- The Washington Times - Sunday, January 4, 2004

There is no worse sight on Fun Street than Larry Hughes in the open floor.

Hughes sees the floor like a carriage-pulling horse with blinders.

He sees nothing but the tiny space in front of his feet.

Hughes is not too good in math, either.

He can’t count past one and he can’t see the traffic in front of him, which is an awful combination for a guard.

Hughes has refined the habit of turning a 3-on-1 fastbreak opportunity into a player-control foul. It could be argued he is becoming more frenetic with age.

The hearts in the stands often beat faster as soon as Hughes gathers momentum on a foray to the basket.

“Uh-oh,” is the collective cry, followed by a whistle, a groan and a march in the opposite direction.

There is no subtlety on a Hughes-inspired trek to nowhere. There is only a misguided urgency to barrel into a body and hoist the ball toward the basket in an awkward fashion.

The suspicion persists that if it were just Hughes and an open basket, he would feel compelled to drag an innocent spectator onto the court in order to have someone accept the charge.

Hughes picked the wrong game to have an obsession with physical contact. Basketball, at its best, is a game steeped in nuance and pacing. Those who play at only breakneck speed are sentenced to be less than what they could be.

Hughes, in his sixth NBA season, is not unlike Wile E. Coyote. He works himself into a lather, only to be unaware of the boulder that is hurtling toward his body.

Hughes ought to play the game in a crash helmet, with the Red Cross symbol stenciled to his jersey.

He drives to the basket, bodies go to the floor, and the referees put down roadside flares before sifting through the wreckage.

If the venue were different, Hughes would merit a sobriety test.

Hughes just might add the stiff-arm to his repertoire one of these seasons.

He plays that hard. He just does not play with a sense of equanimity.

Hughes has one dictum: “Get out of my way.”

He has the incriminating numbers to confirm it: 87 fouls and 80 turnovers vs. 76 assists in 31 games.

Eddie Jordan, the coach who is attempting to be selected the NBA Saint of the Year, lurks on the sidelines with a jug of Maalox stuffed in one pocket and a bottle of aspirin in the other.

“He’s going to play,” Jordan said yesterday after the Wizards fell to the Bucks 100-94 and Hughes displayed all his worst proclivities. “It’s as simple as that.”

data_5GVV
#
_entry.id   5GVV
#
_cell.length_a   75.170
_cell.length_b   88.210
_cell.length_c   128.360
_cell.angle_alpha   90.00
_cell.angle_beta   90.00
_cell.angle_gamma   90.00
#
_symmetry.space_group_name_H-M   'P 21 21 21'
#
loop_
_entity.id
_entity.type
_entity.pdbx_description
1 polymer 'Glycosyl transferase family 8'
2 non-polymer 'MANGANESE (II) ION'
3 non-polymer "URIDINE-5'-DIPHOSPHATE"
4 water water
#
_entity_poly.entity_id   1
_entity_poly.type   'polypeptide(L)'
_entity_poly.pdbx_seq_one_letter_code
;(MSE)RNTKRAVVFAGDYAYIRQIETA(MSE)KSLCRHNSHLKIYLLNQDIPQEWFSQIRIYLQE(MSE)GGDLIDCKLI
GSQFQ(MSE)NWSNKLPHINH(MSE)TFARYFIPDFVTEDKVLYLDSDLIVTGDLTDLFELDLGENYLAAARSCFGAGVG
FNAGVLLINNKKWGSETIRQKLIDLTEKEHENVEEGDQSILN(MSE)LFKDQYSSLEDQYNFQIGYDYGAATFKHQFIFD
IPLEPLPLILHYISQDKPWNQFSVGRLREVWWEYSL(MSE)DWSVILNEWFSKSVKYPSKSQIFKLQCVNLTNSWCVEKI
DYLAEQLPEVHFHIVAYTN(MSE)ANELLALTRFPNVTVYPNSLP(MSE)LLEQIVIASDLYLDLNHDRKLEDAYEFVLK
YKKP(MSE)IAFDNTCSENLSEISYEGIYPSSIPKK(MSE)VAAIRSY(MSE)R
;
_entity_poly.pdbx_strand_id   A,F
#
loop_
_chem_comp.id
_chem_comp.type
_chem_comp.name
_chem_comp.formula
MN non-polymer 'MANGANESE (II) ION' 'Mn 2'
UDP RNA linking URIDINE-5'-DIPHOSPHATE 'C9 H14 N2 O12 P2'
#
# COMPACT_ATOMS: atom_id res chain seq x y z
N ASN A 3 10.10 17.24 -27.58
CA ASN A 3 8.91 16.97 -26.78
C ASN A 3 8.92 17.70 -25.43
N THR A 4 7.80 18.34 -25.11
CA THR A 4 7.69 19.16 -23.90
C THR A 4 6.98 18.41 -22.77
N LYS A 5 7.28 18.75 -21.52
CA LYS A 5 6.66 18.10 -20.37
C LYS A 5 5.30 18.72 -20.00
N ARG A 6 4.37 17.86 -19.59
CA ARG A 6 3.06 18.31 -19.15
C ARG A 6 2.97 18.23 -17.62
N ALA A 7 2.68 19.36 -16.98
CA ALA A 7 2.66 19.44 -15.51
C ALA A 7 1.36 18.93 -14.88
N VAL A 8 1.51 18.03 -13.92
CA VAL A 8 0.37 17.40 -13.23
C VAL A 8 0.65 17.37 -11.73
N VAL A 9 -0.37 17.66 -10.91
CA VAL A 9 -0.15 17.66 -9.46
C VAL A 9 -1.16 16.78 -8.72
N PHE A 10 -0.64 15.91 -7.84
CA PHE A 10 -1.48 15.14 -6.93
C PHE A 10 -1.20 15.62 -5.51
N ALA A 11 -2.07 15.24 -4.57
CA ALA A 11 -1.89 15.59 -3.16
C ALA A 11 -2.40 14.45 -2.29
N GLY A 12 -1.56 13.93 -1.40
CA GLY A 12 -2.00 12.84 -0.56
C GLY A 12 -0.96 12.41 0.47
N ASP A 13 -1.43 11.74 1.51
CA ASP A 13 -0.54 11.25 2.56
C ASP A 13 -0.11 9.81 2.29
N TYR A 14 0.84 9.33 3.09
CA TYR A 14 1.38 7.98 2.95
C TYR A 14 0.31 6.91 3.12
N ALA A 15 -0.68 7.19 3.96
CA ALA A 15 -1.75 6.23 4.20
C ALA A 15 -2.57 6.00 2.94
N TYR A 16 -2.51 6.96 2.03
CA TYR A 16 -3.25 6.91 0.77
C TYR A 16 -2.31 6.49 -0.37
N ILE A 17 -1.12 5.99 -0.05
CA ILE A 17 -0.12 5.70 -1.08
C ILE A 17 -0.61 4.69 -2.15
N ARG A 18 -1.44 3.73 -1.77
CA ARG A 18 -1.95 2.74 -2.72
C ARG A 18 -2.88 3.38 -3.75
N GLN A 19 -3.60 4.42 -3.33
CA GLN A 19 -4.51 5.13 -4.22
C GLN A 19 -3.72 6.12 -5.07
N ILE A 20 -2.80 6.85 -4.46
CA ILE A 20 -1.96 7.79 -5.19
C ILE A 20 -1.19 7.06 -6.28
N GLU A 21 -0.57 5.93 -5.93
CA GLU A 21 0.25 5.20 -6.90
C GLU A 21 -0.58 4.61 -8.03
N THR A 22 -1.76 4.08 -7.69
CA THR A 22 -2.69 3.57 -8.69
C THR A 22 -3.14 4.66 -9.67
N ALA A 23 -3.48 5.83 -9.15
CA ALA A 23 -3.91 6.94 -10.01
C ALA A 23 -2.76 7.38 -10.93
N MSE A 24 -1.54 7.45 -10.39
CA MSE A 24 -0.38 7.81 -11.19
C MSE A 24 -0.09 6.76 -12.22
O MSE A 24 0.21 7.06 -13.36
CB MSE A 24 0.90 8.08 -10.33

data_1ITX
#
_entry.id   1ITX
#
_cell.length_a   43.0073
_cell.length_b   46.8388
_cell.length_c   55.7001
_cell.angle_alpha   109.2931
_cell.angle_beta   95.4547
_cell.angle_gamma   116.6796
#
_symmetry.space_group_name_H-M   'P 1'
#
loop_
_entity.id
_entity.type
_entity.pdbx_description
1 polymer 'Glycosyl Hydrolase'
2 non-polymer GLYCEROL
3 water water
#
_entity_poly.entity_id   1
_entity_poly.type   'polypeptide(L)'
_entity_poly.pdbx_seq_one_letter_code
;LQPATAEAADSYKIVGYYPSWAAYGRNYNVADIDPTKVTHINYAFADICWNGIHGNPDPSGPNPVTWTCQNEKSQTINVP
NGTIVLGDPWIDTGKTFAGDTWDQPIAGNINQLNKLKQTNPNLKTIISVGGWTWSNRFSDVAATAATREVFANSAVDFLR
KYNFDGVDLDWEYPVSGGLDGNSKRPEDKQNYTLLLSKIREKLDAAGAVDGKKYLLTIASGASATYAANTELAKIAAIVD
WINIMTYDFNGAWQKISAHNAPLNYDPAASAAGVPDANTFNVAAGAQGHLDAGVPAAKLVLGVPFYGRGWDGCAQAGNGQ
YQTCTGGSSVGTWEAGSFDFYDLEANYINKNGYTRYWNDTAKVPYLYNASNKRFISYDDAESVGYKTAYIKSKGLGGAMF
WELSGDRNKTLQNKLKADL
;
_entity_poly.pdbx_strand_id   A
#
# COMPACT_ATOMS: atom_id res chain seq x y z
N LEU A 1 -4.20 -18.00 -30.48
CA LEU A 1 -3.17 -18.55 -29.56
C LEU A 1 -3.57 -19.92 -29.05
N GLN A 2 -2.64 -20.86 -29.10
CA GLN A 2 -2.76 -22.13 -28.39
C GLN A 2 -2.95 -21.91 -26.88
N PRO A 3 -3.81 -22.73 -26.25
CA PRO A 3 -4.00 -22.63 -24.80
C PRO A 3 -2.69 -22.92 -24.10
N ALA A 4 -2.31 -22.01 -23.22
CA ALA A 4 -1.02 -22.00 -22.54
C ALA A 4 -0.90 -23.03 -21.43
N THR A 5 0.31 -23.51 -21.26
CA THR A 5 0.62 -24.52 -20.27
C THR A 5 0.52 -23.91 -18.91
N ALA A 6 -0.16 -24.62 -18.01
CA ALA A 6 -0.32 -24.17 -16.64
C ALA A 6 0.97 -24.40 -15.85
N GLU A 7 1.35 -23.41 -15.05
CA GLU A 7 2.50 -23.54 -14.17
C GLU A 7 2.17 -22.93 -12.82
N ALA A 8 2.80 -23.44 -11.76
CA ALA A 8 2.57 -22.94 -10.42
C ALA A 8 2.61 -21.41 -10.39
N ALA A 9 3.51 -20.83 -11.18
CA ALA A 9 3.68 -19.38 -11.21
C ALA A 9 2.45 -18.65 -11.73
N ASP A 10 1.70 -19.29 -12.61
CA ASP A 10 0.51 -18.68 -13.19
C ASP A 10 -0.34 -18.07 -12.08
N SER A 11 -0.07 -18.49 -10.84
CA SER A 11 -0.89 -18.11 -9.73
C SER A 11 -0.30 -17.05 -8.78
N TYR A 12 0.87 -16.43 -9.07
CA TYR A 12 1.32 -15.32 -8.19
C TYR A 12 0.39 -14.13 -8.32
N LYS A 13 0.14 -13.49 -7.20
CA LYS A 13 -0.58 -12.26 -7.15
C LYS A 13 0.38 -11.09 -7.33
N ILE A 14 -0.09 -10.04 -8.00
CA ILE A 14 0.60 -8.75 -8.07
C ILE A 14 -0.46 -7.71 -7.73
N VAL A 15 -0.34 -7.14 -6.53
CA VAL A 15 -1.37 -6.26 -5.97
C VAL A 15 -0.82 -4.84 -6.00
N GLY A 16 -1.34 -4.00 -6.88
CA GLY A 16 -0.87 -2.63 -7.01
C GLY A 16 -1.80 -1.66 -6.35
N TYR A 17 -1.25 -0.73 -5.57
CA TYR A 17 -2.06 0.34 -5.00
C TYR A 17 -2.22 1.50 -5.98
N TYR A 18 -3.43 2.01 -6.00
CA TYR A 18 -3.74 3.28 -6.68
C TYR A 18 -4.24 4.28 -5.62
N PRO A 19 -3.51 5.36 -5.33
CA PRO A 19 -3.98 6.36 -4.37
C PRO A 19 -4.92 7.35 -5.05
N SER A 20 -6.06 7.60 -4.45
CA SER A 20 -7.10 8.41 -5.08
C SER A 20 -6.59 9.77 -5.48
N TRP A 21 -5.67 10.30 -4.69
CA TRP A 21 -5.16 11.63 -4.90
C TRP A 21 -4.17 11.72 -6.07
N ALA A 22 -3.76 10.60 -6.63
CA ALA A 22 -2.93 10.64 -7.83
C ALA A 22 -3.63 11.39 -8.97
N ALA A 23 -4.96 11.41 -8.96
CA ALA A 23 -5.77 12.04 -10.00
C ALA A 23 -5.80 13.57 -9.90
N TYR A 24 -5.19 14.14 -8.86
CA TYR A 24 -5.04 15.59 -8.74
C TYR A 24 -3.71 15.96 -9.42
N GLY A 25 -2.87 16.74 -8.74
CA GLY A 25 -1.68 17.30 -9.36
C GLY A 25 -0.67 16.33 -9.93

Hughes missed 17 shots in a row at one point in the game, proving that two can play the itchy-trigger game favored by Juan Dixon.

Jordan said he asked Hughes if he were physically tired, if not tired of missing shots and open teammates.

His right elbow undoubtedly needed to be iced after the game.

“I have to live with that,” Jordan said, which is no way to live. “That is the personnel we have.”

The personnel is mercurial to a fault, though no fault of Jordan’s. The ill-fated pass has become one symbol of the turnover-addled team, an anxiety-riddled fourth quarter the other.

The personnel sometimes dissolves into 12 separate agendas. Even the pregame shoot-around can be fraught with potential drama, as it was with Gilbert Arenas, benched after Arenas Standard Time bumped up against Jordan’s Eastern Standard Time.

The Wizards lost their way in the third quarter after neglecting to follow the tenets of their offense. They pieced together enough mindless possessions to let the Bucks begin to wrest control of the proceedings.

Jordan’s ever-growing fondness with Steve Blake is an admission that the point of the rest of the point guards is blunted because of manic-depressive mood swings.

Blake, the rookie from Maryland who appears to be the long, lost younger brother of Eminem, sticks to Jordan’s playbook and eschews the hissy fit. The latter quality is not unimportant, given the volatile nature of the team’s leading player who is usually in charge of the offense.

Down three points, Arenas missed a shot at one end of the floor, then picked up both a personal foul and a technical foul at the other end with one minute left.

Hughes added one more bad shot in transition to complete the team’s latest fall.

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